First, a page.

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Is global warming destroying Mount Everest?

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In 1953, Sir Edmund Hillary and Tenzing Norgay were the first people to successfully summit Mount Everest, the highest peak on Earth. Now their sons are warning the world about the damage that global warming is doing to the mountain, one of world’s most spectacular natural wonders. Peter Hillary and Jamling Tenzing, in an interview with British newspaper The Independent, lamented that global warming is radically altering the appearance, ecology and climate of Mount Everest and the surrounding area of Tibet. Inaction, they warn, could lead to an environmental disaster.

Mount Everest Image Gallery

Peter Hillary said that base camp at Everest has slid from an elevation of 5,320 meters, when his father climbed Everest, to 5,280 meters and continues to sink each year. The younger Hillary, who has scaled Everest twice, also warned of the effects of glacial lakes bursting. Glacial lakes that fill up with too much water can breach their natural barriers — which themselves are frequently made of ice — unleashing a massive flood. (We recently wrote about a lake in Chile that disappeared because of the same effect.)


In the case of Mount Everest and the surrounding area, tens of thousands of people may be at risk. Forty thousand Sherpas live at the base of the mountain. Already there are 9,000 glacial lakes in the Himalayas, 200 of which face possible glacial outburst floods. A similar flood in 1985 created a torrent of 10 million cubic meters of water. Most of a village, including a local power station, was swept away, with some people and debris ending up 55 miles away. Some lakes now exist that are 20 times the size of the one that burst in 1985. When talking to The Independent, Peter Hillary compared the effects of a glacial outburst flood to an atomic bomb.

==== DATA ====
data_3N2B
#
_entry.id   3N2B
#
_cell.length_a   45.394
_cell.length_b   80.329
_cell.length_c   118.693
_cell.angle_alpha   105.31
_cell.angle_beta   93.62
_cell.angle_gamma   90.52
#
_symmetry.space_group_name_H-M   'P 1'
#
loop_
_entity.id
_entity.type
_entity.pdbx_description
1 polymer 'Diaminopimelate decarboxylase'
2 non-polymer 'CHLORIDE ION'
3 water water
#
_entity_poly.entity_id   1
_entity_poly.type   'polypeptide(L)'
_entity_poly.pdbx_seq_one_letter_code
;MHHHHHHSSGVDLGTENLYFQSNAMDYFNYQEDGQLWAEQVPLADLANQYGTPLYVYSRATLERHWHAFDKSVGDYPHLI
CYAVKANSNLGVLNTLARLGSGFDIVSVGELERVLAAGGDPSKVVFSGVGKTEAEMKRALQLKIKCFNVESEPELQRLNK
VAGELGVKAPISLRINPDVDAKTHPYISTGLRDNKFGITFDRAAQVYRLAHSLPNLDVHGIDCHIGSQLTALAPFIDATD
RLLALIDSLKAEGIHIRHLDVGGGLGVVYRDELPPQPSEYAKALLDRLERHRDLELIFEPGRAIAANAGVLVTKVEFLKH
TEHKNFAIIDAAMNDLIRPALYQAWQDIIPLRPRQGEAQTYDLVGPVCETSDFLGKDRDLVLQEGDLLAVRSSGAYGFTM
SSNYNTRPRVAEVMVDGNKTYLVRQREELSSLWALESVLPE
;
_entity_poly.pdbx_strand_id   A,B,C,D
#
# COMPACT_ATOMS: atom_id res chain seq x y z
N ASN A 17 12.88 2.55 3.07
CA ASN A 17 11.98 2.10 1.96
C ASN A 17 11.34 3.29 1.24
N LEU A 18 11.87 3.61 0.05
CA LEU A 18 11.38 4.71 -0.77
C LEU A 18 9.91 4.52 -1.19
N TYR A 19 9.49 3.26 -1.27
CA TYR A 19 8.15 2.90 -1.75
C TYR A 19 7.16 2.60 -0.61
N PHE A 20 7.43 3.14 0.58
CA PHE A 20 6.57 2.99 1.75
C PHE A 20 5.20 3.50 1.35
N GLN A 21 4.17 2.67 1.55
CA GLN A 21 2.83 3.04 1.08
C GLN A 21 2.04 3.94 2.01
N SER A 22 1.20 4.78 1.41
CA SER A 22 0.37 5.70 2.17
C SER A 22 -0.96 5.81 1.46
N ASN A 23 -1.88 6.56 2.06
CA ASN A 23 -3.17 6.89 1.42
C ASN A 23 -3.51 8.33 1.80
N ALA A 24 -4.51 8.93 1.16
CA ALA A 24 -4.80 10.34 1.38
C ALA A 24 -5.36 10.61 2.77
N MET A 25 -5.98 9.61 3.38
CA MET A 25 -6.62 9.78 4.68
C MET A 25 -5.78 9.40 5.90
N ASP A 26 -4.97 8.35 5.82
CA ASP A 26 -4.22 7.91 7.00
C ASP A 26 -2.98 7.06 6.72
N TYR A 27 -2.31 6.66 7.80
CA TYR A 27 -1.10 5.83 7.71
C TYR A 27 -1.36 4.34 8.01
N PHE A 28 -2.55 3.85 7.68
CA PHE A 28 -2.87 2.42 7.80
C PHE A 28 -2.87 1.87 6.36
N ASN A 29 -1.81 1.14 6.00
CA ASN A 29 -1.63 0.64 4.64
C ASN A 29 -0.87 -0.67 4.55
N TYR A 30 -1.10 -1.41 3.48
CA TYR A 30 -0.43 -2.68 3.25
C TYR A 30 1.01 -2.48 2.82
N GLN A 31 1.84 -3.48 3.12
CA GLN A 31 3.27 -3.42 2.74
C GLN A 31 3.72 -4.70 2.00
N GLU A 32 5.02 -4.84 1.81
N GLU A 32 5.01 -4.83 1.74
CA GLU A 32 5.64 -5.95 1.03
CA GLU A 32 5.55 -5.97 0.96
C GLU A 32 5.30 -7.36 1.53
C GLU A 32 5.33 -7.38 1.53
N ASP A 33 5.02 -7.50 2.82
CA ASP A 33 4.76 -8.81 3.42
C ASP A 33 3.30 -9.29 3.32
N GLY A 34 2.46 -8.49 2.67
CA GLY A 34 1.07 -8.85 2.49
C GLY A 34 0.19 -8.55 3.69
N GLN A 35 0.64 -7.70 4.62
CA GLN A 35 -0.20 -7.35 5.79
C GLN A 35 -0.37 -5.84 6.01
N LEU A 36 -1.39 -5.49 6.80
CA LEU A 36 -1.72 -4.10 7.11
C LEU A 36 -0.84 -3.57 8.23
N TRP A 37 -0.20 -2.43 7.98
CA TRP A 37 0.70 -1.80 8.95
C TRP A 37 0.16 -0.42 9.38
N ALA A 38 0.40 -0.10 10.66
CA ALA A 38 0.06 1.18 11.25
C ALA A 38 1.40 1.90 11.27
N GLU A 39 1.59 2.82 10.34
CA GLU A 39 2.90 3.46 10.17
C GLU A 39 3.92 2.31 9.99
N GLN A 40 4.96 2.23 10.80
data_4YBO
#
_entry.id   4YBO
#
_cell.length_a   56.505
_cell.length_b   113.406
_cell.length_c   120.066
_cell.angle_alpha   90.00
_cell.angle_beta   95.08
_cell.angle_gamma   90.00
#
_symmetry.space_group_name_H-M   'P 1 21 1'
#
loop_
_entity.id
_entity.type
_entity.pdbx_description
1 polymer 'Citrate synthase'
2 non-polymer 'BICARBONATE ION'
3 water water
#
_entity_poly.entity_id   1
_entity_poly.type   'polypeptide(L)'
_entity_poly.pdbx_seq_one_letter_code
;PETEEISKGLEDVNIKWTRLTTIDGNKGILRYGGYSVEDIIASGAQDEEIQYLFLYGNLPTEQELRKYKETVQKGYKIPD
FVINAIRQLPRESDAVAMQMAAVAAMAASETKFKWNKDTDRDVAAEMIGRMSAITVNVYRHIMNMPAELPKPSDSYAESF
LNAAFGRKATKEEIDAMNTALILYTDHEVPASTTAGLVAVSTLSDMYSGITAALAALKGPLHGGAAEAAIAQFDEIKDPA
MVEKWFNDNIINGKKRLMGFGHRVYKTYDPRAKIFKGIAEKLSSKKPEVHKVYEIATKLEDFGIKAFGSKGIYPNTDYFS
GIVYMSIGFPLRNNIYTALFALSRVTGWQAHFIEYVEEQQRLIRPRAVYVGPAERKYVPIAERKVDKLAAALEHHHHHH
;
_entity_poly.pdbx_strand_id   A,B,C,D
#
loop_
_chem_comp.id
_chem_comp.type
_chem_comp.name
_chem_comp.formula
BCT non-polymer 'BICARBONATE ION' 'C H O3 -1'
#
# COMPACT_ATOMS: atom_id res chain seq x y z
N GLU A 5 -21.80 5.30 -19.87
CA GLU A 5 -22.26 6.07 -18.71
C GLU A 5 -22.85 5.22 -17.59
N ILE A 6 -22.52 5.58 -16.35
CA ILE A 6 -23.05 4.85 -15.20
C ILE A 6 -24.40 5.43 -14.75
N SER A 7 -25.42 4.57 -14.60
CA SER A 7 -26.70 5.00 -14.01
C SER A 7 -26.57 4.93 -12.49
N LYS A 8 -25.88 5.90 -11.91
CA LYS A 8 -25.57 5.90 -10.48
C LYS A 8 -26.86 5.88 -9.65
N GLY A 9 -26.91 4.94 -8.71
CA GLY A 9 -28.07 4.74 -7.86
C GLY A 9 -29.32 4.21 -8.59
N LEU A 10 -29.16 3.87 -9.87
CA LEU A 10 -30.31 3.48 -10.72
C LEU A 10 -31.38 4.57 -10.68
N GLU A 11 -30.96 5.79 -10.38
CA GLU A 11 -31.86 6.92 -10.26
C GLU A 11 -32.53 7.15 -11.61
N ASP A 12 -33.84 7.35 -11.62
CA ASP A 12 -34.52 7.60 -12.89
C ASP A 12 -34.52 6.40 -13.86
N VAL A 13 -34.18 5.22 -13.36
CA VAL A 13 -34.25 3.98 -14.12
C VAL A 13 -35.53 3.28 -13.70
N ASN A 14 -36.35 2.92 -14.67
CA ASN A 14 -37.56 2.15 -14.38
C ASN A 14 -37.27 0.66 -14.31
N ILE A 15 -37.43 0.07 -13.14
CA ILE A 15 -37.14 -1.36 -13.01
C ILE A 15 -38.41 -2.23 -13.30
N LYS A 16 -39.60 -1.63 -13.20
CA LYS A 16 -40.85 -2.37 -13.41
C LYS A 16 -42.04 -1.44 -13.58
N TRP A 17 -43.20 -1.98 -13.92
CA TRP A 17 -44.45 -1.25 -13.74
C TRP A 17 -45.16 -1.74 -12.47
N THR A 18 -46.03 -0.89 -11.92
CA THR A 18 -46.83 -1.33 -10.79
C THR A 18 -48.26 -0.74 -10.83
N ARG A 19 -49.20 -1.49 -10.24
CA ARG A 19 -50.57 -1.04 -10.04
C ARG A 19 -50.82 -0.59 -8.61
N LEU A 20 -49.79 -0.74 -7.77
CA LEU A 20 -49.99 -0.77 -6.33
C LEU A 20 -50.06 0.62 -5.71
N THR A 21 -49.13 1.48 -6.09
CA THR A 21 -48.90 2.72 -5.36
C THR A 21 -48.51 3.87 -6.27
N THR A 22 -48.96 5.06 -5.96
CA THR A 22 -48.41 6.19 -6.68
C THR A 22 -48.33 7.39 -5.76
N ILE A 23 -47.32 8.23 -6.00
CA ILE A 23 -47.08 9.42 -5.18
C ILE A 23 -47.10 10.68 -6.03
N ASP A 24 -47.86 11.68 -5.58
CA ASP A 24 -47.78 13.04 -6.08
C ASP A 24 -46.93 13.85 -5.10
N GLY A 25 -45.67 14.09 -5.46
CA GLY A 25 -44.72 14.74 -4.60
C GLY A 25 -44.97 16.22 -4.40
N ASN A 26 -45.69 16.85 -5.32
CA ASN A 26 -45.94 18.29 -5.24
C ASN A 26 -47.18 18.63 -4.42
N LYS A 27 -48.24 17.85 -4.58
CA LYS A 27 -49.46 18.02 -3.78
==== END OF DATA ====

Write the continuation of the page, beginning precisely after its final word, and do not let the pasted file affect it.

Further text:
If current patterns keep up, most of the glaciers covering the Himalayas could melt within the next 50 years; 80 percent will be gone within 30 years. Some of these glaciers are three miles long. Mount Everest would then appear as an enormous peak of mostly exposed rock with limited areas of ice. The glacier used as Hillary and Norgay’s original base camp has moved three miles in 20 years while others have disappeared entirely. Overall, glaciers in the area receded 74 meters in 2006, up from 42 meters a year between 1961 and 2001. The effects are already pronounced: climbers are warned to be on the lookout for rockslides and avalanches caused by increased snowmelt.

Beyond the effects on the immediate area, the glaciers of the Himalayas have worldwide importance. These glaciers contain 40 percent of the world’s fresh water, feed nine large rivers and provide one-sixth of the world’s drinking water. The fluctuations in the local water supply have caused desertification in some areas, which makes it difficult for farmers to irrigate their crops. Large rivers have appeared in some areas where they did not exist before (and at the expense of other streams).